Convict Unsuccessfully Argues that Spitting Does Not Constitute Breach of Peace

Written by Lindsay E. Raber, Esq.

In a recent criminal law matter, the Appellate Court of Connecticut held that a trial court did not err in denying a defendant’s motion for a judgment of acquittal, as spitting qualifies for the requisite act for a breach of peace.

This case arose from an incident that occurred on December 1, 2005. Following an alleged robbery, the defendant was transported to the hospital after complaining about injuries. He was partially restrained to a gurney and under police guard. He repeatedly threatened an emergency room nurse, and while being discharged, he spat in the nurse’s face.

The defendant was charged with and convicted of breach of peace in the second degree, in violation of Connecticut General Statutes § 53a-181(a)(1) and (5). He twice moved for a judgment of acquittal, which the court denied. On appeal, the defendant argued that “spitting is not a violent behavior and, because he was strapped to the gurney, he could not engage in violent of tumultuous behavior.”

A person commits second-degree breach of peace “when, with intent to cause inconvenience, annoyance or alarm, or recklessly creating a risk thereof, such person: (1) Engages in fighting or in violent, tumultuous or threatening behavior in a public place.” The language of § 53a-181(a)(1) shows that the legislature intended to prohibit any conduct that involves either actual physical violence or the threat of physical violence. Because spitting involves applying force to a victim’s body, it qualifies as a physical act.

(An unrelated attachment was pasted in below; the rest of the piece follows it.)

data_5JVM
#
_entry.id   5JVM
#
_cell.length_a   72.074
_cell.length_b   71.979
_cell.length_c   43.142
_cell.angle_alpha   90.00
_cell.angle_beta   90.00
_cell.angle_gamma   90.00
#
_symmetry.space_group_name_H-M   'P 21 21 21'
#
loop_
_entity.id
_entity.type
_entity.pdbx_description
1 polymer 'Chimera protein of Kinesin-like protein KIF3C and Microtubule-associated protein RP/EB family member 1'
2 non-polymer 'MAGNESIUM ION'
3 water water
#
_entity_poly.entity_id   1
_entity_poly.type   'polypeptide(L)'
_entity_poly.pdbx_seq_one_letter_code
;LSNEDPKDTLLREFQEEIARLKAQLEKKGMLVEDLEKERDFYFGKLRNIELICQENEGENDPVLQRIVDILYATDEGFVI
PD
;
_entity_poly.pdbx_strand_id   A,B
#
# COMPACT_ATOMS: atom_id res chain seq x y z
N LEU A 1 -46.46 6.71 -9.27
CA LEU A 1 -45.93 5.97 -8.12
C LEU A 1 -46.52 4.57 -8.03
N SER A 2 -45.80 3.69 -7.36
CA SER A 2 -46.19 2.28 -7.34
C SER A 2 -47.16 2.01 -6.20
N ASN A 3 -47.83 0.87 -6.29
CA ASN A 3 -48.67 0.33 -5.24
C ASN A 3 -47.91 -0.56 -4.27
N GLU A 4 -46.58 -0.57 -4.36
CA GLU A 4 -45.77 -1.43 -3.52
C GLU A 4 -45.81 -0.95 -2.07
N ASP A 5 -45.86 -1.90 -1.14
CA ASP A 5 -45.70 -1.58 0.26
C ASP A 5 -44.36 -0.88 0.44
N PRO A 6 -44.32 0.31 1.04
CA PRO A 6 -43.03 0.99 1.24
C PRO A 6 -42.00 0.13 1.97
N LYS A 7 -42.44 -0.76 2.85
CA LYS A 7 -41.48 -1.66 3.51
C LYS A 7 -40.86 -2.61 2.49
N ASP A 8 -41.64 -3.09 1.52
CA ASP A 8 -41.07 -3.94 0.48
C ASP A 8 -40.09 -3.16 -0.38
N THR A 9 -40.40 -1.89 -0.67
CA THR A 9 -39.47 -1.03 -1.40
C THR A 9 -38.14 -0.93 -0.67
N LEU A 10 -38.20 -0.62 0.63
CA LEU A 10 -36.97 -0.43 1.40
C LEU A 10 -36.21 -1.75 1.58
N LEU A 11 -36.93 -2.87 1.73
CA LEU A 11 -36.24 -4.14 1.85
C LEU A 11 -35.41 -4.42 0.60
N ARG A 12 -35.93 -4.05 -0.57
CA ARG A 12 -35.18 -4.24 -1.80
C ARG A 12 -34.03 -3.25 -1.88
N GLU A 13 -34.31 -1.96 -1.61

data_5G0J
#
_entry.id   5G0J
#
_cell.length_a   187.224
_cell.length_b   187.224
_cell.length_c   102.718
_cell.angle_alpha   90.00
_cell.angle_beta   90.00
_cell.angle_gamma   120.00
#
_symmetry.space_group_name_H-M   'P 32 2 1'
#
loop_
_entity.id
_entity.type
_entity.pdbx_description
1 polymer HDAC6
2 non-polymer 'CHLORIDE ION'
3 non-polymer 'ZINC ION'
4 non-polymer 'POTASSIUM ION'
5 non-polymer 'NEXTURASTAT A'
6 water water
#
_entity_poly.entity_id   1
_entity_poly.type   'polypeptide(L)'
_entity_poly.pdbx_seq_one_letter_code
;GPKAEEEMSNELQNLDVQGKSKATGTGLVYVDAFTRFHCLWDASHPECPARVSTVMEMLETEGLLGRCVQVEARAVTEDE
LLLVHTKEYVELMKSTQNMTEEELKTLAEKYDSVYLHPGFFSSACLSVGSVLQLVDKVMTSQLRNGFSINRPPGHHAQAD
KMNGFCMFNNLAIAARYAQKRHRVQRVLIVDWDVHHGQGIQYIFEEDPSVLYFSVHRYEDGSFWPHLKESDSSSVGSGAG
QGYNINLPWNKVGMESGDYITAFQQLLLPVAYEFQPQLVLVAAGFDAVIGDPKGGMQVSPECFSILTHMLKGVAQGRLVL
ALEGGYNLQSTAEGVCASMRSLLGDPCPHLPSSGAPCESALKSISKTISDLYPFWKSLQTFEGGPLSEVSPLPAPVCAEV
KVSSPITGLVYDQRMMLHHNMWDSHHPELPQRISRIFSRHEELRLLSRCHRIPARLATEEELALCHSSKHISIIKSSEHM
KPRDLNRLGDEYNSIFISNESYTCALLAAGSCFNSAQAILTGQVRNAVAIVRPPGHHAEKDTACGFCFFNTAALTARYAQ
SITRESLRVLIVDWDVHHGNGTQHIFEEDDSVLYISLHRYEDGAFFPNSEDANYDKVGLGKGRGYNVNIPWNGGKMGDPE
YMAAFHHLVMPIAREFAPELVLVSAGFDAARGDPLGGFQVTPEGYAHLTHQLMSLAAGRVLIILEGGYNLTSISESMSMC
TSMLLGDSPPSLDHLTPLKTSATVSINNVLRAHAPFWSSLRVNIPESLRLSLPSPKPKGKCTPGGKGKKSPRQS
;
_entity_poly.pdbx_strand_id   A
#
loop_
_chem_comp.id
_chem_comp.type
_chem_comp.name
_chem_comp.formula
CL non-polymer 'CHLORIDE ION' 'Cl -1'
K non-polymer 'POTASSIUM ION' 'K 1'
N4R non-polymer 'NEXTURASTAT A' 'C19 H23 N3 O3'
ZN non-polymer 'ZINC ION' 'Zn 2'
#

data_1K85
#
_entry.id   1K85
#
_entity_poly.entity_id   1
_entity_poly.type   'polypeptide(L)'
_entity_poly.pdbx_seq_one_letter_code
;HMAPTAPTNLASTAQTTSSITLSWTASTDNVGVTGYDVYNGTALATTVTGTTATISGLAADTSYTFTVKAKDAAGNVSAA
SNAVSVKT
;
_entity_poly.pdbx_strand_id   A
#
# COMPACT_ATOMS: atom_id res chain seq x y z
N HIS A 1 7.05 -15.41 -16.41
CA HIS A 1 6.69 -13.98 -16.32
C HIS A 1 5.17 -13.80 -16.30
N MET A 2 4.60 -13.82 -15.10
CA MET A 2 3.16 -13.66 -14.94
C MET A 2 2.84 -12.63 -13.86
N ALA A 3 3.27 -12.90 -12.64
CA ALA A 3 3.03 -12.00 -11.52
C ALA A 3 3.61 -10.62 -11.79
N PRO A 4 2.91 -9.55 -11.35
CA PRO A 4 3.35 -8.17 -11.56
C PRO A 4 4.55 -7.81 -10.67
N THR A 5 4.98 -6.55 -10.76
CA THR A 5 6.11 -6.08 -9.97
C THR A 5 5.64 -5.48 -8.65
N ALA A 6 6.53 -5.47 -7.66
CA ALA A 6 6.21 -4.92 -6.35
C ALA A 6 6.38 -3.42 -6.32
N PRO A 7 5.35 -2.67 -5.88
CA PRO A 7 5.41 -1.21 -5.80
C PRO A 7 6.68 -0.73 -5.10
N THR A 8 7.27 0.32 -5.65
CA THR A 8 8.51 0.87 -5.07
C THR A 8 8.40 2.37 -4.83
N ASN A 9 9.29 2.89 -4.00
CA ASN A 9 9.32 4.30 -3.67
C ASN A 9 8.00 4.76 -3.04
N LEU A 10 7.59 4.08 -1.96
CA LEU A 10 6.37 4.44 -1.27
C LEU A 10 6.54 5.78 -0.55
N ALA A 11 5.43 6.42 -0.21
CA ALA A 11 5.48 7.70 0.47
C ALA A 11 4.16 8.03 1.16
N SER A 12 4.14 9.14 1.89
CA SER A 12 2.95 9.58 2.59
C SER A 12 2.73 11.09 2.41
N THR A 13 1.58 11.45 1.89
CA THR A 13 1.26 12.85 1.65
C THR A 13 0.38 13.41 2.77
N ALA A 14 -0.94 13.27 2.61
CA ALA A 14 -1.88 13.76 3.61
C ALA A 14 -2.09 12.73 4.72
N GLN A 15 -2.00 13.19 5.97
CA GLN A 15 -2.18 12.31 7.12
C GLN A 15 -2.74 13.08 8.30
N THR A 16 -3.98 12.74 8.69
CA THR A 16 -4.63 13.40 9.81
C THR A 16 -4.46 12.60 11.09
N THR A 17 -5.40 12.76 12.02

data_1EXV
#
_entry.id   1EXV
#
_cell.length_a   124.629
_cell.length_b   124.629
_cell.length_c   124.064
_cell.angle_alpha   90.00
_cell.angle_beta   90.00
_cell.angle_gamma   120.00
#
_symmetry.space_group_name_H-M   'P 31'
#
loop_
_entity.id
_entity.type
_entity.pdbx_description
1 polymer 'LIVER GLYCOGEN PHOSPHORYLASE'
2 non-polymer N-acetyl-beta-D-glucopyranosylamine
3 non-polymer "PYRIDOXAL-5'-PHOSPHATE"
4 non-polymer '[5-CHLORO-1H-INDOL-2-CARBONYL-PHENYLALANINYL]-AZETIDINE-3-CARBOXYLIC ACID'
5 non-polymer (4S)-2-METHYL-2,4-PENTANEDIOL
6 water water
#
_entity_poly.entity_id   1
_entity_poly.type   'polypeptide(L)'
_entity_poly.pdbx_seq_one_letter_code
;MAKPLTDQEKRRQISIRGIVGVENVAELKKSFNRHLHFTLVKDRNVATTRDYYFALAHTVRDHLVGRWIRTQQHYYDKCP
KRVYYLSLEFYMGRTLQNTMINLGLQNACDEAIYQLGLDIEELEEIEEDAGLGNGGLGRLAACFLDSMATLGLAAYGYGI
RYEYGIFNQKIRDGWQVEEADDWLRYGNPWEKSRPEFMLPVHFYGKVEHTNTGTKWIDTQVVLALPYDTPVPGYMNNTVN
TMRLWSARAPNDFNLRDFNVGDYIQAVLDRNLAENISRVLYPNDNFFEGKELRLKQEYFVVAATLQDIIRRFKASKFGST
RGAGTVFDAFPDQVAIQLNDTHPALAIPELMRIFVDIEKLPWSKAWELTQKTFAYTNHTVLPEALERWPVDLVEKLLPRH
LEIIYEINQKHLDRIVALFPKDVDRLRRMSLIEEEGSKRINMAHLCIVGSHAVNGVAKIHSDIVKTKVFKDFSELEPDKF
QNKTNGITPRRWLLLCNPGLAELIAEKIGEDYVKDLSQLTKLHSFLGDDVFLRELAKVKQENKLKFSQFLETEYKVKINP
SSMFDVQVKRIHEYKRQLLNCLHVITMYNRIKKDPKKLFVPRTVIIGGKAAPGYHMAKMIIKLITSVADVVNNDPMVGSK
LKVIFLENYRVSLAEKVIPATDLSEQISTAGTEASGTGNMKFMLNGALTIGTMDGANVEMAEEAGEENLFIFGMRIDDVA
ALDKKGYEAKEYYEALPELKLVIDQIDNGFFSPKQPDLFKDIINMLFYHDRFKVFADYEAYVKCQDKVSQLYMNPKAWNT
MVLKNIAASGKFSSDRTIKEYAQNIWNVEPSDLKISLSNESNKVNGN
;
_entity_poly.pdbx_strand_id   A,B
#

The Appellate Court further noted that the words “inconvenience, annoyance or alarm” encompass conduct that a reasonable person would perceive to be as such in light of generally accepted community standards. The highly unsanitary act of one person spitting on another “is almost universally acknowledged as contemptuous and is calculated to incite others to act in retaliation.” As such, it was reasonable for a jury to conclude that the elements of breach of peace were satisfied.

When faced with a charge of breach of peace or assault, an individual is best served by consulting with an experienced criminal law practitioner. Should you have any questions regarding criminal defense, please do not hesitate to contact Attorney Joseph C. Maya in the firm’s Westport office in Fairfield County at 203-221-3100 or at JMaya@Mayalaw.com.